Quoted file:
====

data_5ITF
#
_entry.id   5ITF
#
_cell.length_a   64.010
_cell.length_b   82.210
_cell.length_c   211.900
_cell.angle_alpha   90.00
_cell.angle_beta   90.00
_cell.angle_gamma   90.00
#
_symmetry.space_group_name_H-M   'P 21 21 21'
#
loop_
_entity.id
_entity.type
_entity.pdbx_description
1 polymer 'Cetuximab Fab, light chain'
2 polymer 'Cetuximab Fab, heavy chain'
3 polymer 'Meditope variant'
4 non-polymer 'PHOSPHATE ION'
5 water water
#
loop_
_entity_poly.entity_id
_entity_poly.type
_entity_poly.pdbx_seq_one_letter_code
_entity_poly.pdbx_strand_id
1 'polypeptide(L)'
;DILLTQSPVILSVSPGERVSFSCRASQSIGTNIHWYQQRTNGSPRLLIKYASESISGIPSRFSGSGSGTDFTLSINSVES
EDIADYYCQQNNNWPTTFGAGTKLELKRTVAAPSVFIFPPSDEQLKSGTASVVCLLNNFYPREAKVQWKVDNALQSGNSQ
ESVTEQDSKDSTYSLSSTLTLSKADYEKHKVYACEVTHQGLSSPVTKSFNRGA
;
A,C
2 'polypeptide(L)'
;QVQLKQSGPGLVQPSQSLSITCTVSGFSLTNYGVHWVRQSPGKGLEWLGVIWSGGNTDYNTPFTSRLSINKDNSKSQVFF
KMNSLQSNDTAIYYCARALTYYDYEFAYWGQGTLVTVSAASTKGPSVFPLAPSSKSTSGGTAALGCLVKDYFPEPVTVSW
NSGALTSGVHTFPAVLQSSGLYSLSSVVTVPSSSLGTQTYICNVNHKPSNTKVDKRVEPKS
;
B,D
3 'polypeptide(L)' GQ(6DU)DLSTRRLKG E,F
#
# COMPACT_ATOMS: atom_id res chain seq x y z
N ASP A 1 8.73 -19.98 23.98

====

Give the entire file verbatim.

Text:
data_5ITF
#
_entry.id   5ITF
#
_cell.length_a   64.010
_cell.length_b   82.210
_cell.length_c   211.900
_cell.angle_alpha   90.00
_cell.angle_beta   90.00
_cell.angle_gamma   90.00
#
_symmetry.space_group_name_H-M   'P 21 21 21'
#
loop_
_entity.id
_entity.type
_entity.pdbx_description
1 polymer 'Cetuximab Fab, light chain'
2 polymer 'Cetuximab Fab, heavy chain'
3 polymer 'Meditope variant'
4 non-polymer 'PHOSPHATE ION'
5 water water
#
loop_
_entity_poly.entity_id
_entity_poly.type
_entity_poly.pdbx_seq_one_letter_code
_entity_poly.pdbx_strand_id
1 'polypeptide(L)'
;DILLTQSPVILSVSPGERVSFSCRASQSIGTNIHWYQQRTNGSPRLLIKYASESISGIPSRFSGSGSGTDFTLSINSVES
EDIADYYCQQNNNWPTTFGAGTKLELKRTVAAPSVFIFPPSDEQLKSGTASVVCLLNNFYPREAKVQWKVDNALQSGNSQ
ESVTEQDSKDSTYSLSSTLTLSKADYEKHKVYACEVTHQGLSSPVTKSFNRGA
;
A,C
2 'polypeptide(L)'
;QVQLKQSGPGLVQPSQSLSITCTVSGFSLTNYGVHWVRQSPGKGLEWLGVIWSGGNTDYNTPFTSRLSINKDNSKSQVFF
KMNSLQSNDTAIYYCARALTYYDYEFAYWGQGTLVTVSAASTKGPSVFPLAPSSKSTSGGTAALGCLVKDYFPEPVTVSW
NSGALTSGVHTFPAVLQSSGLYSLSSVVTVPSSSLGTQTYICNVNHKPSNTKVDKRVEPKS
;
B,D
3 'polypeptide(L)' GQ(6DU)DLSTRRLKG E,F
#
# COMPACT_ATOMS: atom_id res chain seq x y z
N ASP A 1 8.73 -19.98 23.98